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Congress Relaxes Paycheck Protection Program Requirements.

Congress Relaxes Paycheck Protection Program Requirements

June 8, 2020

On June 4, 2020, Congress passed a much anticipated amendment to the Paycheck Protection Program (“PPP”).  Importantly, the PPP Flexibility Act relaxes a number of the requirements making it easier for employers to qualify for loan forgiveness.

Eight Week Loan Period Extended to Twenty-Four Weeks

The PPP Flexibility Act now provides borrowers with up to 24 weeks after the loan originates to spend the loan proceeds on eligible costs.  Borrowers can still apply for forgiveness after the original 8 week period.  This amendment merely gives borrowers who have not yet completed the original 8 week period the ability to spread out the expenditures and also provides relief to those borrowers who were not able to spend all of the proceeds within the original 8 week loan period.

Amount of Loan that Must be Used for Payroll Costs Reduced from 75% to 60%

Importantly, borrowers now need only spend at least 60% of the loan proceeds on eligible payroll costs.  Notably, this amendment converted the threshold to a “cliff”, meaning that none of the loan can be forgiven if a borrower fails to meet the 60% threshold.  There is already discussion that Congress may amend the cliff to allow for partial forgiveness if the 60% threshold is not met.

Extension of the Rehiring Safe Harbor from June 30, 2020 to December 31, 2020

In addition to spending a certain percentage (now 60%) on eligible payroll costs, borrowers must also maintain headcount in order to qualify for full loan forgiveness.  Prior to the latest amendment, borrowers were allowed to satisfy the headcount requirement by rehiring employees by June 30, 2020.  Congress has now extended this safe harbor, giving borrowers until December 31, 2020 to rehire employees to satisfy the headcount requirement.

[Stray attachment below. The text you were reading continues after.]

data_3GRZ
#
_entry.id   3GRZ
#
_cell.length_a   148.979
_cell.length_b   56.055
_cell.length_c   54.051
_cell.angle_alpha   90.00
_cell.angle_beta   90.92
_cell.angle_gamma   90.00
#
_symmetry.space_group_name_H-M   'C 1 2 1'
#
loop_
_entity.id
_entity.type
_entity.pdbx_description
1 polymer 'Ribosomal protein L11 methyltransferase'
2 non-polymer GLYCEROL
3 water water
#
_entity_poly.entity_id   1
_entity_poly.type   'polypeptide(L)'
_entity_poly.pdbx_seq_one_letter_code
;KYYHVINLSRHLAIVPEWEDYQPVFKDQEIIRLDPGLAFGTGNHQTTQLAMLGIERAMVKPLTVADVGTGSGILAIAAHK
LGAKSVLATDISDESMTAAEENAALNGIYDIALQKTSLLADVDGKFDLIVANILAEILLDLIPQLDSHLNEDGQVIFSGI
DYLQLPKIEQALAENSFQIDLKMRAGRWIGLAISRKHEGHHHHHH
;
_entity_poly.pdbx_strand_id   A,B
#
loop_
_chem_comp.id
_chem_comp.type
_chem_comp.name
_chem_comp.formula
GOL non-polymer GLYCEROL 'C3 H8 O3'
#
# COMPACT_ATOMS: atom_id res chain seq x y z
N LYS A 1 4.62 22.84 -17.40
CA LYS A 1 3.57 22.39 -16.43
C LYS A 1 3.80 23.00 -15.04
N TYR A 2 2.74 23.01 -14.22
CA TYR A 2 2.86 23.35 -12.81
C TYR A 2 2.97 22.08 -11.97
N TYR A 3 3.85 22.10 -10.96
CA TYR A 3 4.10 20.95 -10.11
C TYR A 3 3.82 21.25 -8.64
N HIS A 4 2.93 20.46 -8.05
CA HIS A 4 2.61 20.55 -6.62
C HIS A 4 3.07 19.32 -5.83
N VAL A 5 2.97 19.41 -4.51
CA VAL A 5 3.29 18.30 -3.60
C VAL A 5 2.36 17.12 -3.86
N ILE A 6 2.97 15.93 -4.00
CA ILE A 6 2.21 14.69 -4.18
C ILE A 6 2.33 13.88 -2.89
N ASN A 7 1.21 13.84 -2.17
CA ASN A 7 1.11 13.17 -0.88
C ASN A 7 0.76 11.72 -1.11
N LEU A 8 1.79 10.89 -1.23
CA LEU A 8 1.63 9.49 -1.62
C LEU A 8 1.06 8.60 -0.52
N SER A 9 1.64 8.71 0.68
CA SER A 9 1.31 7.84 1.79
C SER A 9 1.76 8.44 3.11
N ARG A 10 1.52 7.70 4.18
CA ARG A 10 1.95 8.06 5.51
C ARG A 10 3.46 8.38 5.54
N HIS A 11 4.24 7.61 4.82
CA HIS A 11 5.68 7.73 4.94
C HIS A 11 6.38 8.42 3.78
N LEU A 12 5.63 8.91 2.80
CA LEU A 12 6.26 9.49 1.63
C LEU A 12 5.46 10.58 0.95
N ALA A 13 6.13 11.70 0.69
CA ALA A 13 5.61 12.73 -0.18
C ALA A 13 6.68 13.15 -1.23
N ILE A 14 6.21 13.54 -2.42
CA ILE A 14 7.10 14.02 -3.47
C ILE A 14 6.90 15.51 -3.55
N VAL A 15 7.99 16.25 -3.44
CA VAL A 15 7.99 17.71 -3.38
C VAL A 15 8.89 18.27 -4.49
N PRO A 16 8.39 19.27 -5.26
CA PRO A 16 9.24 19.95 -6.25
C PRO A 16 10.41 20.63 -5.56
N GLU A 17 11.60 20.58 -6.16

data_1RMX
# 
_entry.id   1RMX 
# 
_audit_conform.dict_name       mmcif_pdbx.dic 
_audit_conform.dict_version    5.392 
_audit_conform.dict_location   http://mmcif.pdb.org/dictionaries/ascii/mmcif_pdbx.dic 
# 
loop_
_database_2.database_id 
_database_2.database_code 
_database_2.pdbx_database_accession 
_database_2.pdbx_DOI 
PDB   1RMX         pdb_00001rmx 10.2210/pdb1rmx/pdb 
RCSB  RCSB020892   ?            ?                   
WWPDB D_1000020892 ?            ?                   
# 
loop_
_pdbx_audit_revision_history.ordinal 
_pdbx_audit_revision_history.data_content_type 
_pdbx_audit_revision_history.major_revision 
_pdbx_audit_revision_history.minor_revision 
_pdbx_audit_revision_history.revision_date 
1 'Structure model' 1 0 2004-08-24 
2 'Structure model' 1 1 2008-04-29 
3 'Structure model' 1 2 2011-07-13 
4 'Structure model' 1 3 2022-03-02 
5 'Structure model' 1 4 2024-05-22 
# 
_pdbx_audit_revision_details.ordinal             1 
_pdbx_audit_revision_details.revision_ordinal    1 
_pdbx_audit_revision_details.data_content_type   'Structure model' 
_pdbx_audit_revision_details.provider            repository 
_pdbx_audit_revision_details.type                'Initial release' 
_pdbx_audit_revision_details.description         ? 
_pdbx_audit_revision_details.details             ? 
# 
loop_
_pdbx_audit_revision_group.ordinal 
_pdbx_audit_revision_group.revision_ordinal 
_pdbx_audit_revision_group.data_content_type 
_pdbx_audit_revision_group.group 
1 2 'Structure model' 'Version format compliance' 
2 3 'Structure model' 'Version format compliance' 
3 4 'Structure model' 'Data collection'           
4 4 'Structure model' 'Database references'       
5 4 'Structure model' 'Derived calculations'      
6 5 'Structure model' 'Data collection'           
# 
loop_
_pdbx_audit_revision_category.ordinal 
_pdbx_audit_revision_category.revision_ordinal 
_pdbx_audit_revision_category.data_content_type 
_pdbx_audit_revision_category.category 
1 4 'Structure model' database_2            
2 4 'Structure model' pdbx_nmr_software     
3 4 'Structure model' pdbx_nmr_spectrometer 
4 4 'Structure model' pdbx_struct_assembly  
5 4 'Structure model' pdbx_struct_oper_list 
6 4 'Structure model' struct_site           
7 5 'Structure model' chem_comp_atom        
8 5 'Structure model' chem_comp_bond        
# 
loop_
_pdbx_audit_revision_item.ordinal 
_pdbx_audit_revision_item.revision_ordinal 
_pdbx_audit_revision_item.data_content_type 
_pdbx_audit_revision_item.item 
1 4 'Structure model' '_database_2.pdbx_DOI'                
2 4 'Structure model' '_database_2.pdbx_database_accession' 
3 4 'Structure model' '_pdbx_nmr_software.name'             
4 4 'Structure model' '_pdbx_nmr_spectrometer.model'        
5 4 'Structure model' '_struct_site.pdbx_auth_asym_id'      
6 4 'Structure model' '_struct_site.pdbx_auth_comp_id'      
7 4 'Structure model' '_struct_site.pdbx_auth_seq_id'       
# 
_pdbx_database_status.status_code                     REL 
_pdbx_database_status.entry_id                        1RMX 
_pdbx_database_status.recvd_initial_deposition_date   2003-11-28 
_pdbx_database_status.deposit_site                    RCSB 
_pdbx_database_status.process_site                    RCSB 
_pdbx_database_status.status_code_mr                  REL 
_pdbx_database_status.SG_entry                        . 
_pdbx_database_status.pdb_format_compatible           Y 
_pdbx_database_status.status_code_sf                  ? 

Forgiveness Available If Headcount Reduction Caused by Difficulty in Rehiring

Even more helpful, the headcount requirement will not be taken into consideration in terms of loan forgiveness if the borrower can document in good faith that the borrower was unable to return to the same headcount due to compliance with public health guidance such as social distancing and workplace safety requirements.  Borrowers may also be able to avoid the need to satisfy the headcount requirement if the borrower can demonstrate an inability to hire similarly qualified employees for unfilled positions on or before December 31, 2020.

Loan Deferral and Repayment Period Extended

In the event a borrower is unable to qualify for full forgiveness, the PPP Flexibility Act now provides up to 11 months before the loan payments start.  In addition, borrowers may pay back the loan over a five year period rather than a two year period.

Deferral of Payroll Taxes Allowed Without Losing Loan Forgiveness Eligibility

Finally, the changes permit participants in the PPP to defer payroll taxes as provided for in the original CARES Act, which previously excluded any borrowers who had loans forgiven under the PPP.

Please contact Peter Bennett (pbennett@thebennettlawfirm.com) or Rick Finberg (rfinberg@thebennettlawfirm.com) with questions.

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